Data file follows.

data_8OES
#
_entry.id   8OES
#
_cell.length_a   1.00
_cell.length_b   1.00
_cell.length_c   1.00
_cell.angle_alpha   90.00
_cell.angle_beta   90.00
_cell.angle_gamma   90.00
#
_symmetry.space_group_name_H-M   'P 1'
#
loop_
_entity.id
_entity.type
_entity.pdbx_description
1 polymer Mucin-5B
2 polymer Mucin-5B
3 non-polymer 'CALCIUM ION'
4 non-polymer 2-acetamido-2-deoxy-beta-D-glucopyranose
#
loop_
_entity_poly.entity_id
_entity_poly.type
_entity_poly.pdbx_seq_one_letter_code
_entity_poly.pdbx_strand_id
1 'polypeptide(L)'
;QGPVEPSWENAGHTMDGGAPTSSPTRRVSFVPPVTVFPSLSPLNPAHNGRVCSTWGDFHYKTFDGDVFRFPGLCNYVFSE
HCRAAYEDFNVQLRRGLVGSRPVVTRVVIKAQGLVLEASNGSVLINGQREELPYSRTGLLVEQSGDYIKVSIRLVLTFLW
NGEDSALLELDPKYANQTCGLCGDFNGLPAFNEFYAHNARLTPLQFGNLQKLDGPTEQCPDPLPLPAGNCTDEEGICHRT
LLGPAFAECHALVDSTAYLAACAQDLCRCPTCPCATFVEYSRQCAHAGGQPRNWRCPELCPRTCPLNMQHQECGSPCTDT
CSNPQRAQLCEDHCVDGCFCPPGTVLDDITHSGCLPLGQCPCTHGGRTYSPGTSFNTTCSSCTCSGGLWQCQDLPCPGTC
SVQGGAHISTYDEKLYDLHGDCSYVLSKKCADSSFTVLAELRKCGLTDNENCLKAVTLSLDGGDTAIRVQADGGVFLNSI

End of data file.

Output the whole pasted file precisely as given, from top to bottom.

data_8OES
#
_entry.id   8OES
#
_cell.length_a   1.00
_cell.length_b   1.00
_cell.length_c   1.00
_cell.angle_alpha   90.00
_cell.angle_beta   90.00
_cell.angle_gamma   90.00
#
_symmetry.space_group_name_H-M   'P 1'
#
loop_
_entity.id
_entity.type
_entity.pdbx_description
1 polymer Mucin-5B
2 polymer Mucin-5B
3 non-polymer 'CALCIUM ION'
4 non-polymer 2-acetamido-2-deoxy-beta-D-glucopyranose
#
loop_
_entity_poly.entity_id
_entity_poly.type
_entity_poly.pdbx_seq_one_letter_code
_entity_poly.pdbx_strand_id
1 'polypeptide(L)'
;QGPVEPSWENAGHTMDGGAPTSSPTRRVSFVPPVTVFPSLSPLNPAHNGRVCSTWGDFHYKTFDGDVFRFPGLCNYVFSE
HCRAAYEDFNVQLRRGLVGSRPVVTRVVIKAQGLVLEASNGSVLINGQREELPYSRTGLLVEQSGDYIKVSIRLVLTFLW
NGEDSALLELDPKYANQTCGLCGDFNGLPAFNEFYAHNARLTPLQFGNLQKLDGPTEQCPDPLPLPAGNCTDEEGICHRT
LLGPAFAECHALVDSTAYLAACAQDLCRCPTCPCATFVEYSRQCAHAGGQPRNWRCPELCPRTCPLNMQHQECGSPCTDT
CSNPQRAQLCEDHCVDGCFCPPGTVLDDITHSGCLPLGQCPCTHGGRTYSPGTSFNTTCSSCTCSGGLWQCQDLPCPGTC
SVQGGAHISTYDEKLYDLHGDCSYVLSKKCADSSFTVLAELRKCGLTDNENCLKAVTLSLDGGDTAIRVQADGGVFLNSI